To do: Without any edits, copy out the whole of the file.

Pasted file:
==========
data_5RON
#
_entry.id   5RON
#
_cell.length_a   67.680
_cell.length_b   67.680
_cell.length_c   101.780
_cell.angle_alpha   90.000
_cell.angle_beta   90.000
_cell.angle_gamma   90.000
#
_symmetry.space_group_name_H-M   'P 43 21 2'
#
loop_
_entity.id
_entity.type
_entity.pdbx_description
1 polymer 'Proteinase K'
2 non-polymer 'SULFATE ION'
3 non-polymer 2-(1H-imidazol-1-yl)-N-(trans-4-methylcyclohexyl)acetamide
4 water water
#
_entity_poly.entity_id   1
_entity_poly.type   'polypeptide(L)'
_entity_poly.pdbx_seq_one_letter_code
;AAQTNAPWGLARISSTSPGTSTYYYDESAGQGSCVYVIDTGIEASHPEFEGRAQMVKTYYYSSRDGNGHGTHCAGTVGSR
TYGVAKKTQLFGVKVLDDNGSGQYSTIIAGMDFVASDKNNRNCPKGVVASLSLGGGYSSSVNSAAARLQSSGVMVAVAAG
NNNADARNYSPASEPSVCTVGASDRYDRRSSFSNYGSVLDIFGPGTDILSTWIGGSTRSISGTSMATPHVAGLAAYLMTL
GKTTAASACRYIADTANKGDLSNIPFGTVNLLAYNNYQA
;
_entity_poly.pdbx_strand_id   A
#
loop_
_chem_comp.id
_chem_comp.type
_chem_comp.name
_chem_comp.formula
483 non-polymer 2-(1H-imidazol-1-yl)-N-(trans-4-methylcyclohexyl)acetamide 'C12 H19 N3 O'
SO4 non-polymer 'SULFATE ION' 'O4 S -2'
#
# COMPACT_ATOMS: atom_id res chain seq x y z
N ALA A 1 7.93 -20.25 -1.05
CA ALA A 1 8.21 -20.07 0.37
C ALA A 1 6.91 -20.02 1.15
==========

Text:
data_5RON
#
_entry.id   5RON
#
_cell.length_a   67.680
_cell.length_b   67.680
_cell.length_c   101.780
_cell.angle_alpha   90.000
_cell.angle_beta   90.000
_cell.angle_gamma   90.000
#
_symmetry.space_group_name_H-M   'P 43 21 2'
#
loop_
_entity.id
_entity.type
_entity.pdbx_description
1 polymer 'Proteinase K'
2 non-polymer 'SULFATE ION'
3 non-polymer 2-(1H-imidazol-1-yl)-N-(trans-4-methylcyclohexyl)acetamide
4 water water
#
_entity_poly.entity_id   1
_entity_poly.type   'polypeptide(L)'
_entity_poly.pdbx_seq_one_letter_code
;AAQTNAPWGLARISSTSPGTSTYYYDESAGQGSCVYVIDTGIEASHPEFEGRAQMVKTYYYSSRDGNGHGTHCAGTVGSR
TYGVAKKTQLFGVKVLDDNGSGQYSTIIAGMDFVASDKNNRNCPKGVVASLSLGGGYSSSVNSAAARLQSSGVMVAVAAG
NNNADARNYSPASEPSVCTVGASDRYDRRSSFSNYGSVLDIFGPGTDILSTWIGGSTRSISGTSMATPHVAGLAAYLMTL
GKTTAASACRYIADTANKGDLSNIPFGTVNLLAYNNYQA
;
_entity_poly.pdbx_strand_id   A
#
loop_
_chem_comp.id
_chem_comp.type
_chem_comp.name
_chem_comp.formula
483 non-polymer 2-(1H-imidazol-1-yl)-N-(trans-4-methylcyclohexyl)acetamide 'C12 H19 N3 O'
SO4 non-polymer 'SULFATE ION' 'O4 S -2'
#
# COMPACT_ATOMS: atom_id res chain seq x y z
N ALA A 1 7.93 -20.25 -1.05
CA ALA A 1 8.21 -20.07 0.37
C ALA A 1 6.91 -20.02 1.15